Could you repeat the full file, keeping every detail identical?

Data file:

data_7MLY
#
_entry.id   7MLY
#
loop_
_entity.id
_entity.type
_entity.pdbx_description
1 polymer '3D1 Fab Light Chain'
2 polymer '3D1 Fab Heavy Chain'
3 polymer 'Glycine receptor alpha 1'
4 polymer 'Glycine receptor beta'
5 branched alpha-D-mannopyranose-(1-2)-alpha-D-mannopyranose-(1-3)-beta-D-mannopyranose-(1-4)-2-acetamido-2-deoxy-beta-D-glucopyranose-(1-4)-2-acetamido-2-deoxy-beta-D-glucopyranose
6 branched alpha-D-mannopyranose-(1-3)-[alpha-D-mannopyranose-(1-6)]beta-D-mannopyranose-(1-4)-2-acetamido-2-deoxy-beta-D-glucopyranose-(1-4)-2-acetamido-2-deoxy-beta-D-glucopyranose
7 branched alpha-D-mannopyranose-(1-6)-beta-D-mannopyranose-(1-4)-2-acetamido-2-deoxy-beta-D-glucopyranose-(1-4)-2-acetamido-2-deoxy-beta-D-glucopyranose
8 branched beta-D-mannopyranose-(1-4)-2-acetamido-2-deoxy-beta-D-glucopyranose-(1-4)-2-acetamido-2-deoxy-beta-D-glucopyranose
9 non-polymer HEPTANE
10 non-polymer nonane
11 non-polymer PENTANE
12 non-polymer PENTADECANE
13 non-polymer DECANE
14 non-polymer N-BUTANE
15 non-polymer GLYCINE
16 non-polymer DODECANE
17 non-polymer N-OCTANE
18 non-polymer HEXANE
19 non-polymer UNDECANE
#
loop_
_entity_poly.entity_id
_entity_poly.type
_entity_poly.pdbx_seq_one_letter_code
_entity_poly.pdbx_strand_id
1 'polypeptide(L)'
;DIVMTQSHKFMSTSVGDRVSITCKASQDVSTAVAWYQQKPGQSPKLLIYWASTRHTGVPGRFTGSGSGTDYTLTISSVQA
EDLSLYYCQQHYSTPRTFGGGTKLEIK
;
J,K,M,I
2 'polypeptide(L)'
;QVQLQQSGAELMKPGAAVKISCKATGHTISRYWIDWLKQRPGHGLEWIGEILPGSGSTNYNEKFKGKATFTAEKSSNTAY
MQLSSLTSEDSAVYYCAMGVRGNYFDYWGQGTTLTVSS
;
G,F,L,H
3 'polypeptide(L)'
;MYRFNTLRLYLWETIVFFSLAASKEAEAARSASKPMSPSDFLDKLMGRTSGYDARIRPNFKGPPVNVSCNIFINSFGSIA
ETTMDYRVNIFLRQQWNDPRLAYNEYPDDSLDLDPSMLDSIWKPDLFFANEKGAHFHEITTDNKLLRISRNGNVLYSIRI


data_7MLY
#
_entry.id   7MLY
#
loop_
_entity.id
_entity.type
_entity.pdbx_description
1 polymer '3D1 Fab Light Chain'
2 polymer '3D1 Fab Heavy Chain'
3 polymer 'Glycine receptor alpha 1'
4 polymer 'Glycine receptor beta'
5 branched alpha-D-mannopyranose-(1-2)-alpha-D-mannopyranose-(1-3)-beta-D-mannopyranose-(1-4)-2-acetamido-2-deoxy-beta-D-glucopyranose-(1-4)-2-acetamido-2-deoxy-beta-D-glucopyranose
6 branched alpha-D-mannopyranose-(1-3)-[alpha-D-mannopyranose-(1-6)]beta-D-mannopyranose-(1-4)-2-acetamido-2-deoxy-beta-D-glucopyranose-(1-4)-2-acetamido-2-deoxy-beta-D-glucopyranose
7 branched alpha-D-mannopyranose-(1-6)-beta-D-mannopyranose-(1-4)-2-acetamido-2-deoxy-beta-D-glucopyranose-(1-4)-2-acetamido-2-deoxy-beta-D-glucopyranose
8 branched beta-D-mannopyranose-(1-4)-2-acetamido-2-deoxy-beta-D-glucopyranose-(1-4)-2-acetamido-2-deoxy-beta-D-glucopyranose
9 non-polymer HEPTANE
10 non-polymer nonane
11 non-polymer PENTANE
12 non-polymer PENTADECANE
13 non-polymer DECANE
14 non-polymer N-BUTANE
15 non-polymer GLYCINE
16 non-polymer DODECANE
17 non-polymer N-OCTANE
18 non-polymer HEXANE
19 non-polymer UNDECANE
#
loop_
_entity_poly.entity_id
_entity_poly.type
_entity_poly.pdbx_seq_one_letter_code
_entity_poly.pdbx_strand_id
1 'polypeptide(L)'
;DIVMTQSHKFMSTSVGDRVSITCKASQDVSTAVAWYQQKPGQSPKLLIYWASTRHTGVPGRFTGSGSGTDYTLTISSVQA
EDLSLYYCQQHYSTPRTFGGGTKLEIK
;
J,K,M,I
2 'polypeptide(L)'
;QVQLQQSGAELMKPGAAVKISCKATGHTISRYWIDWLKQRPGHGLEWIGEILPGSGSTNYNEKFKGKATFTAEKSSNTAY
MQLSSLTSEDSAVYYCAMGVRGNYFDYWGQGTTLTVSS
;
G,F,L,H
3 'polypeptide(L)'
;MYRFNTLRLYLWETIVFFSLAASKEAEAARSASKPMSPSDFLDKLMGRTSGYDARIRPNFKGPPVNVSCNIFINSFGSIA
ETTMDYRVNIFLRQQWNDPRLAYNEYPDDSLDLDPSMLDSIWKPDLFFANEKGAHFHEITTDNKLLRISRNGNVLYSIRI